Thirsty Thursday

Ah, these lazy days of summer!


It’s World Turtle Day!

Please send kind thoughts and protection to turtles today–well, we ask that you do that for all wildlife every day…but I’m sure you get the idea!

Here are some of our local residents:

Eastern Box Turtle

Eastern Painted Turtle

Common Snapping Turtle

Red-Eared Slider

X is for Eastern BoX Turtle

We admit it! We cannot find a decent ‘X’ for this year’s challenge. Like with ‘U’ we are resorting to the name. But that shouldn’t offend many people because the Eastern BoX Turtle is a well-loved animal in our area.

These fellows are docile dweller on the forest floor, hiding quite well with their camouflaged shells and eating everything from slugs and worms, to berries and mushrooms, and even the poisonous mayapple if it isn’t consumed at exactly the peak of ripeness, which a box turtle can tell by smell.

That said, they aren’t as smart of as fast as some squirrels we know. In our ever-increasingly busy neighborhoods they still try to cross the roads.

Please give them a ‘brake’ if you see one, and stop to help them across the road. It’s sad to see these ancient creatures declining because of our technology.

One of Nature’s Mysteries to Solve

Hey there!

For today’s mystery, I’m asking if you know what kind of turtle this is?

I’ll check back later for your answers!


We’ve had a few correct guesses, so I decided to pop in and confirm that the turtles are Red-eared Sliders. That red mark along the side of the head is quite distinctive, as is their ability to ‘slide’ into the water when danger approaches.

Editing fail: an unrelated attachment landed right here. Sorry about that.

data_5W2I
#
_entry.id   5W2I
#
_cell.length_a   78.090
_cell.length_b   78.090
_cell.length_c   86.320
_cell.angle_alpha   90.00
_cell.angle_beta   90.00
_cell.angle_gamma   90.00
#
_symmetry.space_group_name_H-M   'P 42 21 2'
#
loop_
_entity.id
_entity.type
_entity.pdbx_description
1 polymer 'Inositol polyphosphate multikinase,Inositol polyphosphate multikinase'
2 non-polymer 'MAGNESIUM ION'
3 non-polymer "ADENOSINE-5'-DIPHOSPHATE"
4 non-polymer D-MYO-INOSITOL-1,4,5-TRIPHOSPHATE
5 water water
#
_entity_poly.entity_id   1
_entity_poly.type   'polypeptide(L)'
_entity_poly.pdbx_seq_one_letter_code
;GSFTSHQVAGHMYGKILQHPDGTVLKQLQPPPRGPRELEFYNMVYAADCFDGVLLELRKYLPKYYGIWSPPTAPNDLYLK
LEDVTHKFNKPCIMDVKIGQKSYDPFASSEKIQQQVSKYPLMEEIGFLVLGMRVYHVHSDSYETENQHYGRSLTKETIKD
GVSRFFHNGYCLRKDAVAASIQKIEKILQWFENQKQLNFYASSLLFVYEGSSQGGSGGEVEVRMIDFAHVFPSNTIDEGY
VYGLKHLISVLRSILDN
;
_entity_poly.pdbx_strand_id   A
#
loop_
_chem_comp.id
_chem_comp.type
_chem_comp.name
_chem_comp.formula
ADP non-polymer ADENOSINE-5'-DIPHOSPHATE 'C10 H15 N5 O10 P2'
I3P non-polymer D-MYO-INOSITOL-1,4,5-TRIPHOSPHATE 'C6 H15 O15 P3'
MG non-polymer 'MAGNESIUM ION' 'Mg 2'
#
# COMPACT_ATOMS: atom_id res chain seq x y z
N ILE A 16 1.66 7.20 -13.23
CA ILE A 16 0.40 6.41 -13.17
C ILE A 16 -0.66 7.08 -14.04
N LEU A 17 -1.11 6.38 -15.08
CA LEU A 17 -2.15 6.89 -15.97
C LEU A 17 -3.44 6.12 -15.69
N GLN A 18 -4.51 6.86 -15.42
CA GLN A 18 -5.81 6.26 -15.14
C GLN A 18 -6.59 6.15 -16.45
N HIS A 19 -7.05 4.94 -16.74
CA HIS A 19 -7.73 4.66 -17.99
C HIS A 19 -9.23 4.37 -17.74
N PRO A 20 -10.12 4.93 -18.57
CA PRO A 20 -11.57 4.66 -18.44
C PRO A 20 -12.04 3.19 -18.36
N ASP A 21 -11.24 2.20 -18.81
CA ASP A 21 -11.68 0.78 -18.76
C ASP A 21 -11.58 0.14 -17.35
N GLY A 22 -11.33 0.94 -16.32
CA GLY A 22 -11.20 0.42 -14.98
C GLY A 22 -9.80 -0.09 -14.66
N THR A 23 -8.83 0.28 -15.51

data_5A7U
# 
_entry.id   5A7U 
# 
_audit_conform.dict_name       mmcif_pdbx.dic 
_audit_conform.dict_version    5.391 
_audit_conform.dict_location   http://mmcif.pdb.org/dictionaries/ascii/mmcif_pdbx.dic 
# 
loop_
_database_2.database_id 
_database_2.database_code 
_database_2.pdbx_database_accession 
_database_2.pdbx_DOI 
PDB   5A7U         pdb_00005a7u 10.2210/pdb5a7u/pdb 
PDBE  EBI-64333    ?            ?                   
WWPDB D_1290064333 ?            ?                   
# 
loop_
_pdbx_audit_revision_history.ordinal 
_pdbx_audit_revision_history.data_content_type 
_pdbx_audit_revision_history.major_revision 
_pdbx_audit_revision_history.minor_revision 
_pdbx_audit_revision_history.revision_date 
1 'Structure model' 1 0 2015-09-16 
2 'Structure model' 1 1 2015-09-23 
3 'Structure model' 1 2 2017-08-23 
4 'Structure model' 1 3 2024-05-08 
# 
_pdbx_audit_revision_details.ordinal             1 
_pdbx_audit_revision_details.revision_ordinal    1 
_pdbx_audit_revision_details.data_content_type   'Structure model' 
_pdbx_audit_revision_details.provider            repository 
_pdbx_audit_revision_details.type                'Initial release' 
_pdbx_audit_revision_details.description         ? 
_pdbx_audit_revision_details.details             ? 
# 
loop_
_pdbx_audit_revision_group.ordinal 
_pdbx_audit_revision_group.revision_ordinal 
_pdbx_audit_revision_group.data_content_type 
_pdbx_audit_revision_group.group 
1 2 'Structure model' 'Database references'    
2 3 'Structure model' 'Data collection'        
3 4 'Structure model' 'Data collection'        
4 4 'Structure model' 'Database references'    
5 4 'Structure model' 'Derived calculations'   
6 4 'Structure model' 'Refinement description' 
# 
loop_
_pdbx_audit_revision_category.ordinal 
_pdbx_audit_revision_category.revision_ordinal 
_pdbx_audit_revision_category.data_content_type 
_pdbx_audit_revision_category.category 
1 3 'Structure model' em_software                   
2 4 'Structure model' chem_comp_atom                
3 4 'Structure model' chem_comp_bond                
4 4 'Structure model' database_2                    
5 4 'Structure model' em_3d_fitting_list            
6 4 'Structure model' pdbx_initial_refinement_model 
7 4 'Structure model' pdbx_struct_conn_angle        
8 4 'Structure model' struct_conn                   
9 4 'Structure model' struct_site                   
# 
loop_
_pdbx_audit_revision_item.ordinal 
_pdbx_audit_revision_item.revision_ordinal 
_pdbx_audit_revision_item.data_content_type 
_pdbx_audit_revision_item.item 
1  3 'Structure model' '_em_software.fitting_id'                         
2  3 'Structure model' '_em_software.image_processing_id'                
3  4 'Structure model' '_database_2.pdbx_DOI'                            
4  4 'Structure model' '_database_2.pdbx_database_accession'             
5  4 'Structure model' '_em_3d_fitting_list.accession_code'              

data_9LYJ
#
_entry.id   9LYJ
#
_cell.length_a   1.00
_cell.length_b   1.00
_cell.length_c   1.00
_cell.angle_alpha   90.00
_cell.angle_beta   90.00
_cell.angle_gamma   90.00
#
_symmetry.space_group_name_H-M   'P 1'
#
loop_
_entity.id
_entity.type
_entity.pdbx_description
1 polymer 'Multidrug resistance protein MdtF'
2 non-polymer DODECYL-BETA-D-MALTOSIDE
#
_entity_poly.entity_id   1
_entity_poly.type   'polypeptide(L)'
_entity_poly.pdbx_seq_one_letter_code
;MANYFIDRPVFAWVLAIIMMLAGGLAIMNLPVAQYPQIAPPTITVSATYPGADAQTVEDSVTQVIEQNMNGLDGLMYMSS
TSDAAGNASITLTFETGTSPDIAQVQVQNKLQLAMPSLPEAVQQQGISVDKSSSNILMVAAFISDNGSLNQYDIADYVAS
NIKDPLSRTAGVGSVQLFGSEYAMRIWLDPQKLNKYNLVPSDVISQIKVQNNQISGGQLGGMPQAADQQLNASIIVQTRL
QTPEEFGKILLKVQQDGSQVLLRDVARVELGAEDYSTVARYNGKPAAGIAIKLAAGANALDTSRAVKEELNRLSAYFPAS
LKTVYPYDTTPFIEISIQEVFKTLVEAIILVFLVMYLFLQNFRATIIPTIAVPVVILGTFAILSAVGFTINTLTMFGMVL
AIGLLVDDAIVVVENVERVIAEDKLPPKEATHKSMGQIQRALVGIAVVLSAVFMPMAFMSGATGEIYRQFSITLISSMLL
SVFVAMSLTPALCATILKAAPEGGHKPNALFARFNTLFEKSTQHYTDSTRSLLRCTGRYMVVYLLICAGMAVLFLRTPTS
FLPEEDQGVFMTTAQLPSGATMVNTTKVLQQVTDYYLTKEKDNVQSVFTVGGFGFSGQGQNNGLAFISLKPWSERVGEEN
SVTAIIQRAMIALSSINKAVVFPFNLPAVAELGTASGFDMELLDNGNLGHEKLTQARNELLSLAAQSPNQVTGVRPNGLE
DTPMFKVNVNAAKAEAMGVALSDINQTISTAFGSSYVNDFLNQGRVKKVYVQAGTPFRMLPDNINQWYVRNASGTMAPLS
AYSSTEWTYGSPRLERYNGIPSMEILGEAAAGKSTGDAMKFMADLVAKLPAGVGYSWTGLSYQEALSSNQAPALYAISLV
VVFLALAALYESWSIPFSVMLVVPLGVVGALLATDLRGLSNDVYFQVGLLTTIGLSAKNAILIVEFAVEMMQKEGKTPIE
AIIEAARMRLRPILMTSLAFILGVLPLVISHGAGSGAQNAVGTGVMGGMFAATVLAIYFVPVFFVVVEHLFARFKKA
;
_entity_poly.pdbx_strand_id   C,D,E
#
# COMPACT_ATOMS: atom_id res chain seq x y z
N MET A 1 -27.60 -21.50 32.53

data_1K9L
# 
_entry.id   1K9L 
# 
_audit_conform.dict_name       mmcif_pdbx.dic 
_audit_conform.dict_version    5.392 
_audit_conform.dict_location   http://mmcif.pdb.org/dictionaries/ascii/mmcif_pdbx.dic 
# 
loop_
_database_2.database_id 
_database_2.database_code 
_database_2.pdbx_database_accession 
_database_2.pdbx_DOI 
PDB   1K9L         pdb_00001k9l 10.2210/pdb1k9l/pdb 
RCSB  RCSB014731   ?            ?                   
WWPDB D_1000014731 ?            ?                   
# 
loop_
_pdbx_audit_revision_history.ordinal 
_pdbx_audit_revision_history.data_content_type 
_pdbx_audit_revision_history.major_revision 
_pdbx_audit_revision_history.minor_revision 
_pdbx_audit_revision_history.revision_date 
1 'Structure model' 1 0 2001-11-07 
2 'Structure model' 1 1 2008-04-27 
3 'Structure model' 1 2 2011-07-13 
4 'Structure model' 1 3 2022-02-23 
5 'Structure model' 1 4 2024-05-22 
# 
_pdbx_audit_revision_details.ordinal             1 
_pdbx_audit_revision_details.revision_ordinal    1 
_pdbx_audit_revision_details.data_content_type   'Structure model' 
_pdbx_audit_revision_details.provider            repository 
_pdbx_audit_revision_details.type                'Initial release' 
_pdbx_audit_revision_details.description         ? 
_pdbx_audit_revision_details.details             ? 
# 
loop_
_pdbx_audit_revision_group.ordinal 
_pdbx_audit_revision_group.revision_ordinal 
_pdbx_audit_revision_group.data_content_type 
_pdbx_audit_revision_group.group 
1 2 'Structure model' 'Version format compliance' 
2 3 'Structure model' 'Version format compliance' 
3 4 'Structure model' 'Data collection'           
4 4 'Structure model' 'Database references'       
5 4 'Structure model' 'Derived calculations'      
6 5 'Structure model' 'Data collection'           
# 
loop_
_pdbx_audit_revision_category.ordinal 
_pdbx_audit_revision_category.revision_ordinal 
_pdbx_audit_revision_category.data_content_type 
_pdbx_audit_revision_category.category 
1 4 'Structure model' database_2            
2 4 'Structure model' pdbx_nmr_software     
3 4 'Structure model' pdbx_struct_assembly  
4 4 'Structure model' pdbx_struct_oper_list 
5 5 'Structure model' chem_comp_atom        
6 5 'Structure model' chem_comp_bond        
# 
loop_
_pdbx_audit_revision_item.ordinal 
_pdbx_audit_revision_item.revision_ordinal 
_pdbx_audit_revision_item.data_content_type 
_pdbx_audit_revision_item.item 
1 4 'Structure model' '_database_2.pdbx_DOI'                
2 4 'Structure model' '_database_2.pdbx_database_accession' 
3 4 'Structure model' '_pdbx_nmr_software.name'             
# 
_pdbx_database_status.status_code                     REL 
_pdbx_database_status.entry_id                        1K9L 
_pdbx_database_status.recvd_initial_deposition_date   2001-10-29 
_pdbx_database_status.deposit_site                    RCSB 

Red-eared sliders are now a common turtle in ponds even outside their normal range, and are considered invasive. Unfortunately, this is because many have escaped or been let go as pets. They eat both plants and animals in the water, preferring still water of ponds, but also slow-moving streams and rivers. With high numbers and more rugged ability to adapt, the red-eared sliders replace shyer, native turtles and might be one of the reasons frogs are on the decline.

E is for Eastern Painted Turtle

The warm, sunny days of spring have brought up the Eastern Painted Turtles from their hibernation in the pond mud. Even if it cools down again–like it has here in Virginia–the turtles will be okay. They have a anti-freeze-like blood that sees them through these temperature changes.

What better ‘E’ wildlife to feature on our normal ‘water’ day, Thirsty Thursday!


Slow lane…

That Hickory! I had no idea he planned to have the weekend off until I came on to post. Sorry, readers. He does have two columns back-to-back that he rarely ever misses, so in the long view from the top of the highest oak in the neighborhood, I guess he deserves a weekend off.

And luckily for me, a reader has sent in a photo of a turtle he found in his backyard, asking us to identify it. Since you missed your nature’s mystery this weekend, I’ll pause until after you view th photograph before identifying it.

Eastern Box Turtle_reader

This big fellow–yes, it’s a boy because he has red eyes–is an Eastern Box Turtle. We have not see enough of them this half of the dry summer. This is a species native to eastern North America that lives in our deciduous woodlands. They eat some the same things we do, only on the ground–grubs, slugs, mushrooms, wild berries. They also have stomachs like squirrels and will eat things that are poisonous to humans, so never eat what either of us do!

And by the way, both us are on the lookout for fresh water these long dry weeks! If you humans could put out water bowls at ground level, and maybe in your shady areas of the yard, we squirrels and our turtle–and toad and salamander and skink–neighbors would appreciate it!

Ground water dish

Because Hickory missed telling you, Have a great week!